Explores how the fragments of Heraclitus might yield an implicit understanding of the human body in distinction to the soul. In the history of scholarship on Heraclitus, soul is a much better understood concept, whereas it is normally assumed that Heraclitus, along with other figures of early Greek thought, shows only the most limited comprehension of the human being in terms of bodily form or substance. In this work I sketch some different ways in which Heraclitus’ accounts of (...)
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  38. Kevin Corcoran (ed.) (2001). Soul, Body, and Survival: Essays on the Metaphysics of Human Persons. Cornell University Press.
    This collection brings together cutting-edge research on the metaphysics of human nature and soul-body dualism.Kevin Corcoran's collection, Soul, Body, and ...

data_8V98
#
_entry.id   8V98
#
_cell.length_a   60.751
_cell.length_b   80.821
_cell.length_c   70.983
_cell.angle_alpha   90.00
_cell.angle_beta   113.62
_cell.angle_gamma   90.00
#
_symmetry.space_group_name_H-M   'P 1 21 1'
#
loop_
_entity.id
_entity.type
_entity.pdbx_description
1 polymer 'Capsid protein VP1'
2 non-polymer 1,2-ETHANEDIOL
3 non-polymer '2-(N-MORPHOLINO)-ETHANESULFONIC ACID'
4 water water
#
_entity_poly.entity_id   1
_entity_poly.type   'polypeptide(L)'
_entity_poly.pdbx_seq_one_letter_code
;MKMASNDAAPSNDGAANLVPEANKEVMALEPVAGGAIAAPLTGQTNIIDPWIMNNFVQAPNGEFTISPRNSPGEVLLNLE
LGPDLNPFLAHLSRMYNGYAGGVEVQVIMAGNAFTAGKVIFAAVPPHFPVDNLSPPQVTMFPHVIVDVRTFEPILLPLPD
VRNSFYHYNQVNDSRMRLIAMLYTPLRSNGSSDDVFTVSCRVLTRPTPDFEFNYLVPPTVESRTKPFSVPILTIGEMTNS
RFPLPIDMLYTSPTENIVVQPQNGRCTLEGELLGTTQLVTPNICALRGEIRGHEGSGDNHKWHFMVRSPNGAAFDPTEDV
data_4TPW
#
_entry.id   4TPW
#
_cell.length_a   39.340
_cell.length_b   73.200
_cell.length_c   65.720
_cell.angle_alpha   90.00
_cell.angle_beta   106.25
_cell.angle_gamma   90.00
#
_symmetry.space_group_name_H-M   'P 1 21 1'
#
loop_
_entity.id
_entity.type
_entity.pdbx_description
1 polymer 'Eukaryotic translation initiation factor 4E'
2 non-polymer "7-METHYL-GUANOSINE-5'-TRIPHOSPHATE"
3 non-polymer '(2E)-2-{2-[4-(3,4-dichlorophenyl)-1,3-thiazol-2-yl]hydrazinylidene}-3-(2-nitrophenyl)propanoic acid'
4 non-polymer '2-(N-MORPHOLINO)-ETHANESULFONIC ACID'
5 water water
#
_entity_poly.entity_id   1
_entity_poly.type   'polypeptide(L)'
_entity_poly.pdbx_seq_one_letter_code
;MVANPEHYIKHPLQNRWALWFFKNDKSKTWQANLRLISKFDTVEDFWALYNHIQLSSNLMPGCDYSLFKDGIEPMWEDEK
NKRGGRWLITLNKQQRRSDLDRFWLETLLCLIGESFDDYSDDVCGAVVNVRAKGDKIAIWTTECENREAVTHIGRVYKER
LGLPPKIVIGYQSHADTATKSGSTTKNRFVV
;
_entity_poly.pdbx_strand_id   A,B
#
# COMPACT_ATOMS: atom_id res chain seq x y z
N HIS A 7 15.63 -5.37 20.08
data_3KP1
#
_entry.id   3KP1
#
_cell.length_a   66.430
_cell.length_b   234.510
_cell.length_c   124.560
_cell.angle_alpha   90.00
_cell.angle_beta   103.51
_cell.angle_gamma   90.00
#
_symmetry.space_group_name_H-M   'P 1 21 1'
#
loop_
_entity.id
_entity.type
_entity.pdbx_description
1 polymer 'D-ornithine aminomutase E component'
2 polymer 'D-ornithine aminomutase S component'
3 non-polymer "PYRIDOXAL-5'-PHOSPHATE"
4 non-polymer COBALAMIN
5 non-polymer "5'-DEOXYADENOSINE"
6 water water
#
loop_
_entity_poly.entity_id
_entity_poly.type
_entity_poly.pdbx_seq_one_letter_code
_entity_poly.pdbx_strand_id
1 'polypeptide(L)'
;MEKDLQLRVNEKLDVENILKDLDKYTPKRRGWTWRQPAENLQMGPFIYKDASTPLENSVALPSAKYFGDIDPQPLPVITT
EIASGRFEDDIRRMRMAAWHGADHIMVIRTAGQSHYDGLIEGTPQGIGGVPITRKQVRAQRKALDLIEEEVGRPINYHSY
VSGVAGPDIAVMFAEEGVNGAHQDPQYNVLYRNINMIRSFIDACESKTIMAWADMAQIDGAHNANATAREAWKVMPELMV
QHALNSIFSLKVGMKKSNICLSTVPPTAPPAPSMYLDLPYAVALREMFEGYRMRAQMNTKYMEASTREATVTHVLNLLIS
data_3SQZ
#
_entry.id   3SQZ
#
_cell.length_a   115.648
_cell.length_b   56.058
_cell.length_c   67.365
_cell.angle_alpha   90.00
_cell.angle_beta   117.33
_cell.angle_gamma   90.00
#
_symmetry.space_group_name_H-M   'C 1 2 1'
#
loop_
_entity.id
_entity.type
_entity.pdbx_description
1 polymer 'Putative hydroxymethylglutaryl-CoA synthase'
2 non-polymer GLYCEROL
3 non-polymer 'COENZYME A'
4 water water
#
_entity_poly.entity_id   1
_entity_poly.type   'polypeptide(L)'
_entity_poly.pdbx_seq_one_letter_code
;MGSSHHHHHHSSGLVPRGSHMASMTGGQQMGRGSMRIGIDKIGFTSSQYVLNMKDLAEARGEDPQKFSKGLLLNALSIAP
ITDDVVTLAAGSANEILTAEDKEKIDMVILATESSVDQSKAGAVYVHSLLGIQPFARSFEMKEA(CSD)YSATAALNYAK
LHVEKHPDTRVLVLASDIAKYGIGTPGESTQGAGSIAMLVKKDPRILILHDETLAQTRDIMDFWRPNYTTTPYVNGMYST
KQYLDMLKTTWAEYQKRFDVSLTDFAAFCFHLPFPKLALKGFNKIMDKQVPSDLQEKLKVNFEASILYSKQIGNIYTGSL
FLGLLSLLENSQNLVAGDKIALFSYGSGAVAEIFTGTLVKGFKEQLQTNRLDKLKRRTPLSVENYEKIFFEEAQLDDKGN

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  39.  46
    Shigenori Nagatomo (1992). Attunement Through the Body. State University of New York Press.
    CHAPTER 1 Ichikawa' s View of the Body INTRODUCTION In 1975, Ichikawa Hiroshi published a remarkable book on the concept of the body entitled, ...
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  40. Edward Tenner (2003). Our Own Devices: The Past and Future of Body Technology. Alfred A. Knopf.
    Machine generated contents note: Preface ix -- Chapter One: Technology, Technique, and the Body 3 --Chapter Two: The First Technology: Bottle-Feeding 30 --Chapter Three: Slow Motion: Zori 51 --Chapter Four: Double Time: Athletic Shoes 75 --Chapter Five: Sitting Up Straight: Posture Chairs 104 --Chapter Six: Laid Back: Reclining Chairs 134 --Chapter Seven: Mechanical Arts: Musical Keyboards 161 --Chapter Eight: Letter Perfect?: Text Keyboards 187 --Chapter Nine: Second Sight: Eyeglasses 213 --Chapter Ten: Hardheaded Logic: Helmets 238 --Epilogue: Thumbs Up 263 -- (...)
     
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  41.  80
    Donn Welton (ed.) (1998). Body and Flesh: A Philosophical Reader. Blackwell Publishers.
    The concept of the body is one of the most recent, and hotly contested areas of inquiry among philosophers today.
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  42.  34